How to Grow the Wealth of Poor Neighborhoods From the Bottom Up

Richard Florida
02 Dec 2019 - Revitalizing distressed communities is one of the biggest and most intractable problems in America today. Whereas concentrated poverty has long been a problem in urban centers and parts of the rural South, today it has spread into the suburbs and across many more parts of the country. Regional inequality has deepened and the middle class has declined.

In a new report titled “Towards a New System of Community Wealth,” researchers Ross Baird, Bruce Katz (currently my colleague at Drexel University in Philadelphia, where I hold the yearlong Philadelphia Fellowship), Jihae Lee, and Daniel Palmer lay out a potential solution. They define community wealth as “a broad-based effort to build equity for low-income residents,” which could unlock “hundreds of billions in market and civic capital” to revitalized struggling places across America.

The report—a collaboration of Drexel University’s Nowak Metro Finance Lab, the investment platform Blueprint Local, and L.A. Mayor Eric Garcetti’s Accelerator for America—notes that concentrated distress did not just happen, but is the result of a long history of class and racial division, and policies both underfunded and ill-advised.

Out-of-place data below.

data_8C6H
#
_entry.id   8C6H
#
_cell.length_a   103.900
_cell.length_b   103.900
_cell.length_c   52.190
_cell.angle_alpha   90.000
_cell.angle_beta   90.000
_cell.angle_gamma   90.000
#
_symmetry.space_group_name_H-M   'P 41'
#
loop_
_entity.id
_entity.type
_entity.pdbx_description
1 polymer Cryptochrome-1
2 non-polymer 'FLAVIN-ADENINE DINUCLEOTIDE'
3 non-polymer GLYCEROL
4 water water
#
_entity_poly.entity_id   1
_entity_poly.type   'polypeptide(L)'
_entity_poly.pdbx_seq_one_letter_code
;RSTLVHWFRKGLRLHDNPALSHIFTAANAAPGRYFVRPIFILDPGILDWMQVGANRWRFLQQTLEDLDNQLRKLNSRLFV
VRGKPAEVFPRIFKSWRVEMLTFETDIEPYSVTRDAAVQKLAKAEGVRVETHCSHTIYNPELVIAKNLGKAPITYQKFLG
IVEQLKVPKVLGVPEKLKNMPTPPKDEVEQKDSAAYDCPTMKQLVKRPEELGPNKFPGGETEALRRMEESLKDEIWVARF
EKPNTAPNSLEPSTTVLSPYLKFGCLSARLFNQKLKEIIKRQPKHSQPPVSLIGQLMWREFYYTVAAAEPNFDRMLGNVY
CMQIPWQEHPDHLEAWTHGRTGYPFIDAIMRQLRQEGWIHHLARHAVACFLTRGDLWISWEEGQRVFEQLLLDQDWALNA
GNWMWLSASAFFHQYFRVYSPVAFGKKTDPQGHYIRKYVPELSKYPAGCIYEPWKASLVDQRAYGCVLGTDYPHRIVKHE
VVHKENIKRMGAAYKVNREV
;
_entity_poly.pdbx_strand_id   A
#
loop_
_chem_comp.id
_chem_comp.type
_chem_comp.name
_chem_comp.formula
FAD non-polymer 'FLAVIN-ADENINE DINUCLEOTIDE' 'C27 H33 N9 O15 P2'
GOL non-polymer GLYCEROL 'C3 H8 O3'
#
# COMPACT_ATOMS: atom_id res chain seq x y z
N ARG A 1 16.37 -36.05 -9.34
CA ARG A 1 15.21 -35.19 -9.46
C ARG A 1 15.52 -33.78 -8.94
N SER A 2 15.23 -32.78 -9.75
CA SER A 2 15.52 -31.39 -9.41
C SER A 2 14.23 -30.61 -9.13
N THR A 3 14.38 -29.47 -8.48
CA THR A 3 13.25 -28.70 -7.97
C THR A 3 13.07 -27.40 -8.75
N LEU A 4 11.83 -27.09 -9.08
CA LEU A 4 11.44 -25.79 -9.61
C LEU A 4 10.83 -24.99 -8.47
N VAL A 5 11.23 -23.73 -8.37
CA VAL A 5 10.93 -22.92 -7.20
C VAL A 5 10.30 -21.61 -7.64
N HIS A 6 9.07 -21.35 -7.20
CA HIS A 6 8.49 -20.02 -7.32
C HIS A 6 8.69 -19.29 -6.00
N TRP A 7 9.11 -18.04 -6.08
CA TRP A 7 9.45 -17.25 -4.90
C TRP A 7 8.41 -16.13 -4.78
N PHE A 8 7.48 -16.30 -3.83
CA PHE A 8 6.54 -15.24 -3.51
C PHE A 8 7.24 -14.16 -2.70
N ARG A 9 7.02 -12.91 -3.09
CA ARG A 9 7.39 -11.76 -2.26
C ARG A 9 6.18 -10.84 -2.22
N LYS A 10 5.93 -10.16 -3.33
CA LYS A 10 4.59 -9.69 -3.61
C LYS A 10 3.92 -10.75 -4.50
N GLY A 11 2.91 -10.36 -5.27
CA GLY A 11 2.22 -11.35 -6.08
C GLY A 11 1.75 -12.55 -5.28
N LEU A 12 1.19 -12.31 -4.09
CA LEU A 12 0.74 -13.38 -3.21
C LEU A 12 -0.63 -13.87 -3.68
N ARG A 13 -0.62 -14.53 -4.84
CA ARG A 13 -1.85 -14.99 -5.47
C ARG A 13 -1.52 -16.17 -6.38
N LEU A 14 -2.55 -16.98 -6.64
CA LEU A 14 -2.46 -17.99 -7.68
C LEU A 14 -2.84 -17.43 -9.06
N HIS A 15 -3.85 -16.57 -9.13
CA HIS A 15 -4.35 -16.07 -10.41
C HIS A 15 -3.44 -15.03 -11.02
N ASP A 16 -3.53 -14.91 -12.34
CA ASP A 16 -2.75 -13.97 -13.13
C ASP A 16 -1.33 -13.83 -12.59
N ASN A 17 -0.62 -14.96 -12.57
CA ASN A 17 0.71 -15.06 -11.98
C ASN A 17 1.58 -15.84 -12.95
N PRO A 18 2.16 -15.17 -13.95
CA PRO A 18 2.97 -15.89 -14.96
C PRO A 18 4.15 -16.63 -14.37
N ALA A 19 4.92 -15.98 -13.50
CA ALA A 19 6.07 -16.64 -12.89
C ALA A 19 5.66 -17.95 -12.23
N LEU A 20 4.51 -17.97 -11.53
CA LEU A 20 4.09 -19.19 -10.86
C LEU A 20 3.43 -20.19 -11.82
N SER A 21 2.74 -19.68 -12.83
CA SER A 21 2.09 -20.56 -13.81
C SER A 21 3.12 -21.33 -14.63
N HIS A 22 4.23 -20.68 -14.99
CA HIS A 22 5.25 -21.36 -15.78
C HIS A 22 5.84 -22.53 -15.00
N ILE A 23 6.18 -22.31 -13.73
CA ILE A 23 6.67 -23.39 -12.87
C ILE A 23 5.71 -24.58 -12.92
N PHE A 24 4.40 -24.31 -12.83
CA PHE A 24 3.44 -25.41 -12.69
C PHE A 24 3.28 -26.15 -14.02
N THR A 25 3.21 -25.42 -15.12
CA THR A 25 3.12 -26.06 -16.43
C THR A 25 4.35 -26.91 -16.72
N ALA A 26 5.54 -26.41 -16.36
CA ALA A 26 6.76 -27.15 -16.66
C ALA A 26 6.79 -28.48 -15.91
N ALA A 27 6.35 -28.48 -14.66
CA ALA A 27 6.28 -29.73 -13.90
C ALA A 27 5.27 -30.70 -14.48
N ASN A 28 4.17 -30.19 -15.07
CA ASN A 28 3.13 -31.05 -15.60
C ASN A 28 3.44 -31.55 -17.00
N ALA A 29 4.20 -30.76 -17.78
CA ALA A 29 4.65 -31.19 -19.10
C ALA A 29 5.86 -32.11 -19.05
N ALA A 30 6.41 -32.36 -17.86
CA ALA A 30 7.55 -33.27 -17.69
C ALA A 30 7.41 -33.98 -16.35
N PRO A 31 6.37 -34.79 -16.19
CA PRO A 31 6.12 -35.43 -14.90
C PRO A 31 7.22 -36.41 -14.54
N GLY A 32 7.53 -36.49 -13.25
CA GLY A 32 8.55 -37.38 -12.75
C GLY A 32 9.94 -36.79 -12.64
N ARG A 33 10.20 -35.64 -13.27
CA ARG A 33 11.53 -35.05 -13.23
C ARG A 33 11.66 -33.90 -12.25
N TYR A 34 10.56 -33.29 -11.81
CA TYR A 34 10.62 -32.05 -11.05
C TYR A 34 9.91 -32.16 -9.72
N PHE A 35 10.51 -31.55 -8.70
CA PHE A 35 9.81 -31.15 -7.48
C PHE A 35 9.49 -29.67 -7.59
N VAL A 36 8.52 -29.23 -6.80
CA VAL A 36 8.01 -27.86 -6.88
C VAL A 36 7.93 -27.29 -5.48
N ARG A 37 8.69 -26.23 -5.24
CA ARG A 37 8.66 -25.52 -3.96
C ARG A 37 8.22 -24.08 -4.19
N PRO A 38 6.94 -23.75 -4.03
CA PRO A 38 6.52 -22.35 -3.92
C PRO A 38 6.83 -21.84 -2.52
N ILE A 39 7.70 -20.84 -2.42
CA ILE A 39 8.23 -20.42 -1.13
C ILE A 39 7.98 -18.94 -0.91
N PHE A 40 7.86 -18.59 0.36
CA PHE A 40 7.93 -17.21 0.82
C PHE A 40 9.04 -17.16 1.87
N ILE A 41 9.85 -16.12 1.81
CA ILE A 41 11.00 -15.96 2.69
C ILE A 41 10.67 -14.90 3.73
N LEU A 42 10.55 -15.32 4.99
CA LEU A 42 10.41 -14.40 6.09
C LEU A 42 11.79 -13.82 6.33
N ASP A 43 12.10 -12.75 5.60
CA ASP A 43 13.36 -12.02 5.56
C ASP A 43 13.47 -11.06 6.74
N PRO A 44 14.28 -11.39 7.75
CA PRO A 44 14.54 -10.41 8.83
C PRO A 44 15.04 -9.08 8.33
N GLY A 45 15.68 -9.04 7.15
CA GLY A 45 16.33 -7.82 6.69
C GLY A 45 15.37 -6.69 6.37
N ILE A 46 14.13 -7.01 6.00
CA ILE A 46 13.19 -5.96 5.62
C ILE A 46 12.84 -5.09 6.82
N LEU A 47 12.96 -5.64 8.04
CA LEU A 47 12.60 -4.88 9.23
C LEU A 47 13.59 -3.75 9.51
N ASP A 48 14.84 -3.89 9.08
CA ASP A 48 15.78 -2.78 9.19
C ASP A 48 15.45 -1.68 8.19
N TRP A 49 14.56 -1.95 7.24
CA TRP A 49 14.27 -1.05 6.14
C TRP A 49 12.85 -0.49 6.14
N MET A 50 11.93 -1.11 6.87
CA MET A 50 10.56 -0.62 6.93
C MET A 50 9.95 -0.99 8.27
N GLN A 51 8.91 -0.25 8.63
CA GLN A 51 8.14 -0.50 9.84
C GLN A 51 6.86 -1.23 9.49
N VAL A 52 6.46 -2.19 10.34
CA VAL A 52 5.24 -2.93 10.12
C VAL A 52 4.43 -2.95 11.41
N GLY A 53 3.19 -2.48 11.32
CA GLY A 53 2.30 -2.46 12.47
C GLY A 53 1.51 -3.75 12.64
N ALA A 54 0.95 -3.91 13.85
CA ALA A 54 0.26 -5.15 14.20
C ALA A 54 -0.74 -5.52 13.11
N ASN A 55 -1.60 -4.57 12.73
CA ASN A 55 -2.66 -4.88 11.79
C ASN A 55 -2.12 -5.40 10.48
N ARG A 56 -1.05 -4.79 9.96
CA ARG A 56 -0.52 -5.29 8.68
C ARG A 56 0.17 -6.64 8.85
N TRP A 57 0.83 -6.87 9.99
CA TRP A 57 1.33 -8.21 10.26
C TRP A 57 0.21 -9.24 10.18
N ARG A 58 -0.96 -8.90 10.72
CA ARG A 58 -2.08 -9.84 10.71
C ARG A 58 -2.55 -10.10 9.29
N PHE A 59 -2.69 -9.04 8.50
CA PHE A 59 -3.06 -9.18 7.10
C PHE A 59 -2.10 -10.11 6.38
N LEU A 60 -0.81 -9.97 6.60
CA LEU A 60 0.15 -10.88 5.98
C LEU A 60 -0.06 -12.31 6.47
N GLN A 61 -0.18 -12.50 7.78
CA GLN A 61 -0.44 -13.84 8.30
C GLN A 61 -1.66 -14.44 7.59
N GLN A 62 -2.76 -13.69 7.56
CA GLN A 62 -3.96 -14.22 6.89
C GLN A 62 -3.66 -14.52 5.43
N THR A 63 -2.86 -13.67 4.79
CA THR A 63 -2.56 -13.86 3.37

As a result, today, black entrepreneurs are much less likely than white entrepreneurs to receive venture financing or small business loans, and when they do, the amount ends up being lower. Black-owned businesses average much less revenue than their white counterparts—$58,000 versus $546,000. This is not just bad for distressed communities; it hurts the whole economy. Baird, Katz, and their co-authors cite another study that found the U.S. economy would have 1 million additional businesses and 9.5 million more jobs if minority entrepreneurs started enterprises at a rate similar to white entrepreneurs.

Solving such deep-seated inequity will require shifting from an older model of community development to the new paradigm of community wealth-building, the authors write. The old model was characterized by top-down federal programs that often overlooked both neighborhood problems and neighborhood assets. This approach has traditionally focused on housing and de-emphasized economic development. Programs and initiatives were often narrow and in silos, and there was insufficient funding to build sustainable institutions and address problems holistically.


Image: David Goldman/AP